The baking conundrum & being bad

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It is 9:45 pm, and I am in my underwear surrounded by freshly baked cookies and seven layer bars. I just licked batter off a spoon, and, listening to the familiar lilt of Carrie Bradshaw’s musings, muttered under my breath, “Skinny bitch.”

I am a bad feminist.*

On nights like tonight when I lounge around and embrace my inner domestic goddess, baking and watching trash TV, I let myself be such a bad feminist. But, to let you in on my little secret, more than anything I feel like a bad 24-year-old.

Who else my age opted to stay in tonight to bake and watch a TV show that aired over 15 years ago? Youth is wasted on the young.

Staying in, and in particular staying in to bake, triggers a weird anxiety within me.

There’s a part of me that still feels like I was last dumped because somewhere in the last year the part of my brain that used to think “Friday night, let’s party!” switched over to “Friday night, let’s eat sushi and watch old movies over a nice glass of wine!” (Don’t even get me started on the parallel “I was dumped because my room was messy” track.) As my ex would remind me, if only I could have turned the go out, don’t stop part of my brain back on I might have been making more friends and living the life I claimed I wanted.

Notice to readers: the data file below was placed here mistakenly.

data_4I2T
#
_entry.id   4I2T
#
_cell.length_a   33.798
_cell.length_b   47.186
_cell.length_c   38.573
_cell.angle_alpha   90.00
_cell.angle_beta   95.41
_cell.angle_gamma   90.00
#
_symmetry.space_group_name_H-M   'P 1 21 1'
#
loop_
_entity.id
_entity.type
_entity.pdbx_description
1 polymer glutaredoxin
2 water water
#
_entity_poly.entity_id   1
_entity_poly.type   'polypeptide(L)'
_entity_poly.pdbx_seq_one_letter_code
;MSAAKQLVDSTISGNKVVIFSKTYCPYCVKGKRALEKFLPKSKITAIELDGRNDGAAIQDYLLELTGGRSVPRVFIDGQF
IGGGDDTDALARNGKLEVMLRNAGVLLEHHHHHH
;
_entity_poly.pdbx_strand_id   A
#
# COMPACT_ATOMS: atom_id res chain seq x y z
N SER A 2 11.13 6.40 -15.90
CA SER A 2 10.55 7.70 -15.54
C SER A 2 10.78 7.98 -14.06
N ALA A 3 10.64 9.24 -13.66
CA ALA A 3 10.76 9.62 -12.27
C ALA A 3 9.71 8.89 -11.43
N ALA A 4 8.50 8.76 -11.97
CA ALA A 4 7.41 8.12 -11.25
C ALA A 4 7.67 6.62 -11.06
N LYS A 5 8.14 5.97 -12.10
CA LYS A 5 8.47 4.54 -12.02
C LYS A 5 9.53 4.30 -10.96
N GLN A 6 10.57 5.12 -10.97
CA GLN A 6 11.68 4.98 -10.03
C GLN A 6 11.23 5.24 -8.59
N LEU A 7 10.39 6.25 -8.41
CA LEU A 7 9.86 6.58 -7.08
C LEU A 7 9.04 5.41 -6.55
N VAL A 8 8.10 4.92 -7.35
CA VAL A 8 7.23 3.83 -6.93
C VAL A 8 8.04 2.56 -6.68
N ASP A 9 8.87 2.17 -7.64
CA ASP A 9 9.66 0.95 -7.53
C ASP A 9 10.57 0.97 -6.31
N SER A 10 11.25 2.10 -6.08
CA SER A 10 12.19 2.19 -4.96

Beyond that though, I’m out here trying to make the most of my life. I want adventure and I want to change some tiny portion of the world and I want to fight for silenced voices to be heard and I want to do it all while dancing in a great pair of heels. A lot of the time, I’m pushing myself to do those things. But that gets exhausting. And some nights I just want to bake.